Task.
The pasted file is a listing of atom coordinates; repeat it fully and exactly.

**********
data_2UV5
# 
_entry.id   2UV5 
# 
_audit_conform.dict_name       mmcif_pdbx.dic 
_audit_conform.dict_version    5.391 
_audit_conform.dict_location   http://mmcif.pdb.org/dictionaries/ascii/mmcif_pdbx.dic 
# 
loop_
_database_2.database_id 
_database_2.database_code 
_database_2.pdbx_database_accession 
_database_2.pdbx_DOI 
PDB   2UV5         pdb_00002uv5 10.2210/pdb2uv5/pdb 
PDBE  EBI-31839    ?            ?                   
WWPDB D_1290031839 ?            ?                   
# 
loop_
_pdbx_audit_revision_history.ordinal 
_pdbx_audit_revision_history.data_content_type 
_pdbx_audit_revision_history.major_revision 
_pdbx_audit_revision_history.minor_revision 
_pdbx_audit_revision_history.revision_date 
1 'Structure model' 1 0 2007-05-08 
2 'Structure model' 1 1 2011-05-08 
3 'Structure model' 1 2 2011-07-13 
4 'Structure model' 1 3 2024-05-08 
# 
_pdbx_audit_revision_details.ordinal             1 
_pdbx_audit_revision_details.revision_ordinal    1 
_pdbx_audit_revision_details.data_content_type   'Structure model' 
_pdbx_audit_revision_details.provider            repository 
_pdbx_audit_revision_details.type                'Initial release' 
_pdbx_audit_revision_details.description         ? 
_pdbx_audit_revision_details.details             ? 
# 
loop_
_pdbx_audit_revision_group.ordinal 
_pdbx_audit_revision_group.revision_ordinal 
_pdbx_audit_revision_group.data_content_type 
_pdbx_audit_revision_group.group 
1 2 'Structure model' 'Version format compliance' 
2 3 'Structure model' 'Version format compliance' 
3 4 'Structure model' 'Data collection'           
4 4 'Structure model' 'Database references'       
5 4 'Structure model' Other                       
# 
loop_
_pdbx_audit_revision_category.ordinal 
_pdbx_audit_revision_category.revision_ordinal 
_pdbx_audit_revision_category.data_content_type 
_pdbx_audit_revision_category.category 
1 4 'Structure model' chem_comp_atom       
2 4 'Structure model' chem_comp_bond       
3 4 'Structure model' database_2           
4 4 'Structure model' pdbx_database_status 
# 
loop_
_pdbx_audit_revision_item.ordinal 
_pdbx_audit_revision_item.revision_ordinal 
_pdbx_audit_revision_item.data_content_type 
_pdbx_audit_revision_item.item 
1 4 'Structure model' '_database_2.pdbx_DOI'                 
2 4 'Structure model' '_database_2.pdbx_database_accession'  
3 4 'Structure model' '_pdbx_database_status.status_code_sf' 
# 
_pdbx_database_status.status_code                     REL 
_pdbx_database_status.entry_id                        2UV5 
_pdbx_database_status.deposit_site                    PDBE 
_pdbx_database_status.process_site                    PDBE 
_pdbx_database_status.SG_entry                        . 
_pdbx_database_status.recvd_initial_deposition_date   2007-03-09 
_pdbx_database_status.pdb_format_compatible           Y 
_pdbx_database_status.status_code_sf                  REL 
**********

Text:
data_2UV5
# 
_entry.id   2UV5 
# 
_audit_conform.dict_name       mmcif_pdbx.dic 
_audit_conform.dict_version    5.391 
_audit_conform.dict_location   http://mmcif.pdb.org/dictionaries/ascii/mmcif_pdbx.dic 
# 
loop_
_database_2.database_id 
_database_2.database_code 
_database_2.pdbx_database_accession 
_database_2.pdbx_DOI 
PDB   2UV5         pdb_00002uv5 10.2210/pdb2uv5/pdb 
PDBE  EBI-31839    ?            ?                   
WWPDB D_1290031839 ?            ?                   
# 
loop_
_pdbx_audit_revision_history.ordinal 
_pdbx_audit_revision_history.data_content_type 
_pdbx_audit_revision_history.major_revision 
_pdbx_audit_revision_history.minor_revision 
_pdbx_audit_revision_history.revision_date 
1 'Structure model' 1 0 2007-05-08 
2 'Structure model' 1 1 2011-05-08 
3 'Structure model' 1 2 2011-07-13 
4 'Structure model' 1 3 2024-05-08 
# 
_pdbx_audit_revision_details.ordinal             1 
_pdbx_audit_revision_details.revision_ordinal    1 
_pdbx_audit_revision_details.data_content_type   'Structure model' 
_pdbx_audit_revision_details.provider            repository 
_pdbx_audit_revision_details.type                'Initial release' 
_pdbx_audit_revision_details.description         ? 
_pdbx_audit_revision_details.details             ? 
# 
loop_
_pdbx_audit_revision_group.ordinal 
_pdbx_audit_revision_group.revision_ordinal 
_pdbx_audit_revision_group.data_content_type 
_pdbx_audit_revision_group.group 
1 2 'Structure model' 'Version format compliance' 
2 3 'Structure model' 'Version format compliance' 
3 4 'Structure model' 'Data collection'           
4 4 'Structure model' 'Database references'       
5 4 'Structure model' Other                       
# 
loop_
_pdbx_audit_revision_category.ordinal 
_pdbx_audit_revision_category.revision_ordinal 
_pdbx_audit_revision_category.data_content_type 
_pdbx_audit_revision_category.category 
1 4 'Structure model' chem_comp_atom       
2 4 'Structure model' chem_comp_bond       
3 4 'Structure model' database_2           
4 4 'Structure model' pdbx_database_status 
# 
loop_
_pdbx_audit_revision_item.ordinal 
_pdbx_audit_revision_item.revision_ordinal 
_pdbx_audit_revision_item.data_content_type 
_pdbx_audit_revision_item.item 
1 4 'Structure model' '_database_2.pdbx_DOI'                 
2 4 'Structure model' '_database_2.pdbx_database_accession'  
3 4 'Structure model' '_pdbx_database_status.status_code_sf' 
# 
_pdbx_database_status.status_code                     REL 
_pdbx_database_status.entry_id                        2UV5 
_pdbx_database_status.deposit_site                    PDBE 
_pdbx_database_status.process_site                    PDBE 
_pdbx_database_status.SG_entry                        . 
_pdbx_database_status.recvd_initial_deposition_date   2007-03-09 
_pdbx_database_status.pdb_format_compatible           Y 
_pdbx_database_status.status_code_sf                  REL 